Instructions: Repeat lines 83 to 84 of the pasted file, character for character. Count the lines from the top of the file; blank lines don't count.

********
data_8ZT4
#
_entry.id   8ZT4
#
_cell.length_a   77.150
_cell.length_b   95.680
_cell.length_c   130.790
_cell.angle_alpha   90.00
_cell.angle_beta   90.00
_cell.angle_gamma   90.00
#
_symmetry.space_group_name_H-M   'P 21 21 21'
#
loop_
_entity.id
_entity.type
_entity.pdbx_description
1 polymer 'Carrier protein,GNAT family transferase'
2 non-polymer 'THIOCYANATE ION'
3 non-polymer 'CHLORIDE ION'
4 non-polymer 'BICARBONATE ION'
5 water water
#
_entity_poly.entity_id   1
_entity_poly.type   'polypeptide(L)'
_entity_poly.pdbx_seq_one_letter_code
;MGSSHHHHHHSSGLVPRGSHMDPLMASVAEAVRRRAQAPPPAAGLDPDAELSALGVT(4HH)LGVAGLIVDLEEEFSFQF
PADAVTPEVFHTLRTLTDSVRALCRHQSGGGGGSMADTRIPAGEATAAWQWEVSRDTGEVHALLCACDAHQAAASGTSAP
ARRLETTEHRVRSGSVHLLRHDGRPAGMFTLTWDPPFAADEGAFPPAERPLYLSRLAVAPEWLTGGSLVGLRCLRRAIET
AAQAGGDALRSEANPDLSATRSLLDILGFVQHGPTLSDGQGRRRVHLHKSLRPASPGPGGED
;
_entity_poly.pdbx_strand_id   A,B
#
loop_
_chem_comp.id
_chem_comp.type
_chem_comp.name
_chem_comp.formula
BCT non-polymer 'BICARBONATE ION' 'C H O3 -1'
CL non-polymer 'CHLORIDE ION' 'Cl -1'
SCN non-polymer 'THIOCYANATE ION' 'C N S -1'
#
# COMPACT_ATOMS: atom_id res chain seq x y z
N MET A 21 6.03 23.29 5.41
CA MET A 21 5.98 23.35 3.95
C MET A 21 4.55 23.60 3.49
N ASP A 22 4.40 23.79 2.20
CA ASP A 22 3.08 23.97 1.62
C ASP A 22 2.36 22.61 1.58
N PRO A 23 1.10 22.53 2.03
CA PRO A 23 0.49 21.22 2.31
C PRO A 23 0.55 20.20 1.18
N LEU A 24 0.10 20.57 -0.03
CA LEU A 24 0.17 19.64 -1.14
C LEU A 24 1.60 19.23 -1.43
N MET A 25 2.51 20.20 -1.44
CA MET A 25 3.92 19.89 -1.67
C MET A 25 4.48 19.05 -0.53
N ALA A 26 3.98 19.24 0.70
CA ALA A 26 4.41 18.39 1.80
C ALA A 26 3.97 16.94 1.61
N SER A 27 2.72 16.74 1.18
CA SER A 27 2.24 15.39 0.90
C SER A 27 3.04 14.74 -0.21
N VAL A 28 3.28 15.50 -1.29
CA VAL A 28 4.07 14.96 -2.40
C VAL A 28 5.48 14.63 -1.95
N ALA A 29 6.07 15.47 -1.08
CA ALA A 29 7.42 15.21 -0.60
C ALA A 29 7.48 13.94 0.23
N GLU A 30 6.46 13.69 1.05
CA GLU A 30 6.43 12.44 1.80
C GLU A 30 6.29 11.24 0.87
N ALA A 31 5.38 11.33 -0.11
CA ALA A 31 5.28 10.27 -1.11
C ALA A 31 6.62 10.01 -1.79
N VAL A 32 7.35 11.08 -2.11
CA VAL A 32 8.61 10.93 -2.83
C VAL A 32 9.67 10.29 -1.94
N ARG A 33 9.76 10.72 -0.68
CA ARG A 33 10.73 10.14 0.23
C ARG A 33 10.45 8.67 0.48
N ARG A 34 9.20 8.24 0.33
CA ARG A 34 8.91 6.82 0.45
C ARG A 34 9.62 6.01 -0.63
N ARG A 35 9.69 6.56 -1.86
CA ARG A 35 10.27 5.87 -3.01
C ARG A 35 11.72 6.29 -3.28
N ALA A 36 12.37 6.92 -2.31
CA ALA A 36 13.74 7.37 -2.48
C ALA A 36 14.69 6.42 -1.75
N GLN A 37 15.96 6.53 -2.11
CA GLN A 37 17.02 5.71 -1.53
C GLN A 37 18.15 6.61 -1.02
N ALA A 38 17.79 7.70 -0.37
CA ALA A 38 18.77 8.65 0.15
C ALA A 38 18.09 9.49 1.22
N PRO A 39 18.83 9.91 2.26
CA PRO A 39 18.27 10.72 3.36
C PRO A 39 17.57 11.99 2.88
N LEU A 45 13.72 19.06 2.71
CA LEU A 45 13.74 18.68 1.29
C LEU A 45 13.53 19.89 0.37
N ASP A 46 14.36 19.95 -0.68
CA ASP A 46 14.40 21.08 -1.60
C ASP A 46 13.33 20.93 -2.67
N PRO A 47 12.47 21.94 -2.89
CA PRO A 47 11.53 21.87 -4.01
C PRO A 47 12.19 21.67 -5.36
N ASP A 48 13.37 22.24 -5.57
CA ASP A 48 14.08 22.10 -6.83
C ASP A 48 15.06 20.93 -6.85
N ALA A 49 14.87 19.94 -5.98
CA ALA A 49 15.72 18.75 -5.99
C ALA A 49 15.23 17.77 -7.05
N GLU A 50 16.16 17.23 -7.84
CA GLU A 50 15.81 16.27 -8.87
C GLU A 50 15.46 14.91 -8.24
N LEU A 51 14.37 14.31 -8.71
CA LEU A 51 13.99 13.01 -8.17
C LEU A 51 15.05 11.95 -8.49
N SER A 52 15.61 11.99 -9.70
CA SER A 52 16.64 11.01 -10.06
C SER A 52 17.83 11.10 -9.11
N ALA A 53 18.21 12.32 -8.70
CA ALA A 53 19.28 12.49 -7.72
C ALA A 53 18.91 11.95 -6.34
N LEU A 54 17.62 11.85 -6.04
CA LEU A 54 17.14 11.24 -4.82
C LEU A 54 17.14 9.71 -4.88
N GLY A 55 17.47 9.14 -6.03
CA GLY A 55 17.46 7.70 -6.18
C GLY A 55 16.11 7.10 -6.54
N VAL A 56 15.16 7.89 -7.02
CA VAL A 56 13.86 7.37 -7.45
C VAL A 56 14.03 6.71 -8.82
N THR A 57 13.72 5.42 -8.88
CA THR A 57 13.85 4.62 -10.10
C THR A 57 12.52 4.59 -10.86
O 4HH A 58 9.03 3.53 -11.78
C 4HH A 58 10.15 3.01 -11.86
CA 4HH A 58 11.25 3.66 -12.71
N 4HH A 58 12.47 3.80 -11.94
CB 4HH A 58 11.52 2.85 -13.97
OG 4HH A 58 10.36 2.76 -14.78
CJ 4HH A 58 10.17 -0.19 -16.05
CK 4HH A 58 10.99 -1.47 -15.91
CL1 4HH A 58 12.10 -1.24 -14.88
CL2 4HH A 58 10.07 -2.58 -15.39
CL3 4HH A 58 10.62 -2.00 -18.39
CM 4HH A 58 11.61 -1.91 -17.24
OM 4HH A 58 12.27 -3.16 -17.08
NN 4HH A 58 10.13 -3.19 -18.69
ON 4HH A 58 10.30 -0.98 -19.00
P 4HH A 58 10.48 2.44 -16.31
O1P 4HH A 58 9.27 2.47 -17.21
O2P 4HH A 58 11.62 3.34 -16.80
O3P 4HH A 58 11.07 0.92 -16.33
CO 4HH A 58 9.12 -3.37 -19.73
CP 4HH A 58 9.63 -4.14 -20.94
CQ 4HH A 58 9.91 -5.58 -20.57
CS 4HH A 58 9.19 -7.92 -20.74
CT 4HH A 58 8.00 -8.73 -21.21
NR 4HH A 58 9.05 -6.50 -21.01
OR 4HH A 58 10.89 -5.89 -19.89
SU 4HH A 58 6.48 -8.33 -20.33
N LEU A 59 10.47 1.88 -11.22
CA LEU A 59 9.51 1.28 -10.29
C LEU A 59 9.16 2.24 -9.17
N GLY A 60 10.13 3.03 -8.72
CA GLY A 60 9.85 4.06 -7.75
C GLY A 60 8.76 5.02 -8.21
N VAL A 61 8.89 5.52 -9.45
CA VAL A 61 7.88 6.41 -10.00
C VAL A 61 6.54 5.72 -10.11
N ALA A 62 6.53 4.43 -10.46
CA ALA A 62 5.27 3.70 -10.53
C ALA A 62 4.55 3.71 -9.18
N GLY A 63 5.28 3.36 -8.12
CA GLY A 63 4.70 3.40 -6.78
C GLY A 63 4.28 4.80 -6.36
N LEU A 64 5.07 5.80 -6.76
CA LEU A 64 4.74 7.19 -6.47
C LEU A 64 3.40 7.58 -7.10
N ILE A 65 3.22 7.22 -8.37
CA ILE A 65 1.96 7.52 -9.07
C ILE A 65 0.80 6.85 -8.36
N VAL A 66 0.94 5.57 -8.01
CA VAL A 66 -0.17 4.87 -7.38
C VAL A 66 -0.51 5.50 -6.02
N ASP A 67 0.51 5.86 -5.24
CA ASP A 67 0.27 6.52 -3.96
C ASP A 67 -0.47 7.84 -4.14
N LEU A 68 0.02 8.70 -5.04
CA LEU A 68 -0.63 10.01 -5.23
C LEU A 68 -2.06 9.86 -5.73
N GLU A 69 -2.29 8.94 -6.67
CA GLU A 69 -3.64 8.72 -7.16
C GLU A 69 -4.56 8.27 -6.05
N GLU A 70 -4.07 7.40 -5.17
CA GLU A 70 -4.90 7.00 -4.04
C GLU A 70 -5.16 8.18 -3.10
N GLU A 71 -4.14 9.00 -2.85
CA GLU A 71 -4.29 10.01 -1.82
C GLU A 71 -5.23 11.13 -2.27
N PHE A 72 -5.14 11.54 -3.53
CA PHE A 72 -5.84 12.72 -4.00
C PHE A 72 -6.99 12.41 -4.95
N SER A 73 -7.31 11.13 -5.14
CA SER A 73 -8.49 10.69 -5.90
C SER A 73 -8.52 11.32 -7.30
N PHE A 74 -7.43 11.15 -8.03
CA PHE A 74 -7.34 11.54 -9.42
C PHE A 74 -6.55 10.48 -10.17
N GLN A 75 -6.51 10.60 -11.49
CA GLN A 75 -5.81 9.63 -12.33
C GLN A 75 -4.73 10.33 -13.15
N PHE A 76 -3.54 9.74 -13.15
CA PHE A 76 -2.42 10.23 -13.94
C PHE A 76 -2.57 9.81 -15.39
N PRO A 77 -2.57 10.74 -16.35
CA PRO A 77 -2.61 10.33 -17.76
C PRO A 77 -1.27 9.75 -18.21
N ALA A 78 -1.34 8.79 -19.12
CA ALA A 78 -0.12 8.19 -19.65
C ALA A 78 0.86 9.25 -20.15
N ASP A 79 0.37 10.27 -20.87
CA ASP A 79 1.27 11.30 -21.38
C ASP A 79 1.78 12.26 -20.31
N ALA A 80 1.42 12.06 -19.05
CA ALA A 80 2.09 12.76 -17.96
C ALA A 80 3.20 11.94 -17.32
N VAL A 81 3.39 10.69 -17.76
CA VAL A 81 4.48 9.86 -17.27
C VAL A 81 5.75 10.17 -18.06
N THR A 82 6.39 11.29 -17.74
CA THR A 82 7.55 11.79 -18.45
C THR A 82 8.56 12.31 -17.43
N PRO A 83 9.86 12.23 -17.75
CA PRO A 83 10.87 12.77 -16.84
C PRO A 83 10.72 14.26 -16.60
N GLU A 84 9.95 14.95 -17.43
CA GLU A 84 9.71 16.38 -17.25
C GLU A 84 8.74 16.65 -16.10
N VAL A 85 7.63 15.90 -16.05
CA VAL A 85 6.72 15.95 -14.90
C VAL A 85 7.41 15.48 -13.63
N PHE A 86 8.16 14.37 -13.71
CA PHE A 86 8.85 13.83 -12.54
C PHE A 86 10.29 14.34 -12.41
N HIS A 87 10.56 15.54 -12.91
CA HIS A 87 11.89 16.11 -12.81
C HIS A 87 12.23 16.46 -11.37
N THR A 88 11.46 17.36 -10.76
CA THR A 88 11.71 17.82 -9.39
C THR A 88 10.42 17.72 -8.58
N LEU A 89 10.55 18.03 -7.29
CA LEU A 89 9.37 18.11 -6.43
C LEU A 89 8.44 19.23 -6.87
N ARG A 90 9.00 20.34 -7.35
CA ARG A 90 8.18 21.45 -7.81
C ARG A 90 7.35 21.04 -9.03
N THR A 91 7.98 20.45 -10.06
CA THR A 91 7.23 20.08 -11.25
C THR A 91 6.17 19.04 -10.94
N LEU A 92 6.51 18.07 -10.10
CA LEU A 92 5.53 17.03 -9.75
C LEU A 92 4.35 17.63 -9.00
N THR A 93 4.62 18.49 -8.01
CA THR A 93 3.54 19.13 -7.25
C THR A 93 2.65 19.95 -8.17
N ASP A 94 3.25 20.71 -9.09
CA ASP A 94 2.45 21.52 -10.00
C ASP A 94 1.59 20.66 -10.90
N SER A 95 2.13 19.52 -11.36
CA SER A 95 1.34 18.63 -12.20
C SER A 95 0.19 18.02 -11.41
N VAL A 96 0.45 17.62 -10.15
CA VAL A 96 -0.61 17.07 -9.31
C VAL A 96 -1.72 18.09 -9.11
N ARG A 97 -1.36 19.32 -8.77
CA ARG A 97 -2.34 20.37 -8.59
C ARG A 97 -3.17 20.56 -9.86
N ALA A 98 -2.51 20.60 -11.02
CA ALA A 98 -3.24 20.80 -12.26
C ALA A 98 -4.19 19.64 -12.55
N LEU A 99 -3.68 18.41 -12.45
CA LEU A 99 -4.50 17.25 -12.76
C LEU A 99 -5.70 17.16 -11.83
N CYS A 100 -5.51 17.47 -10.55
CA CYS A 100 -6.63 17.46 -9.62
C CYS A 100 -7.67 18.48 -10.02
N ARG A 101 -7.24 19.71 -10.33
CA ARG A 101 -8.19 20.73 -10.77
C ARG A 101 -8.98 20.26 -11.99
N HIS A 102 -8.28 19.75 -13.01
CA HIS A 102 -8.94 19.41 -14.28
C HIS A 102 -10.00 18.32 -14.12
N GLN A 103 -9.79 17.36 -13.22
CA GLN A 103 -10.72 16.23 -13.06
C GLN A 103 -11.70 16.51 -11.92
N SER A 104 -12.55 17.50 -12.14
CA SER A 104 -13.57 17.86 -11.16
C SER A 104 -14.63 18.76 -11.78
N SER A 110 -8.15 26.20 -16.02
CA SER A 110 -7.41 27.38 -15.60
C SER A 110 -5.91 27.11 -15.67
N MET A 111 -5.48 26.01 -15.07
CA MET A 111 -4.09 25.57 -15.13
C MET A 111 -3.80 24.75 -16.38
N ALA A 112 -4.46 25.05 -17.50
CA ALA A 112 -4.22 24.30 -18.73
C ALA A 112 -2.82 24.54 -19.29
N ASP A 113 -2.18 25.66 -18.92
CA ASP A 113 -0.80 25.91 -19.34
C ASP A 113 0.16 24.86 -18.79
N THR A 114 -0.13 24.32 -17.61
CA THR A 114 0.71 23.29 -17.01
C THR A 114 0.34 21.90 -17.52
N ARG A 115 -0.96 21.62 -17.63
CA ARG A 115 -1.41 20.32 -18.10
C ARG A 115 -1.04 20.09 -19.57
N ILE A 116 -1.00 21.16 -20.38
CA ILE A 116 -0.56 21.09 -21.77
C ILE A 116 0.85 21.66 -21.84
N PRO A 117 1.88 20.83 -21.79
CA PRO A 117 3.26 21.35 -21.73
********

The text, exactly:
N ARG A 34 9.20 8.24 0.33
CA ARG A 34 8.91 6.82 0.45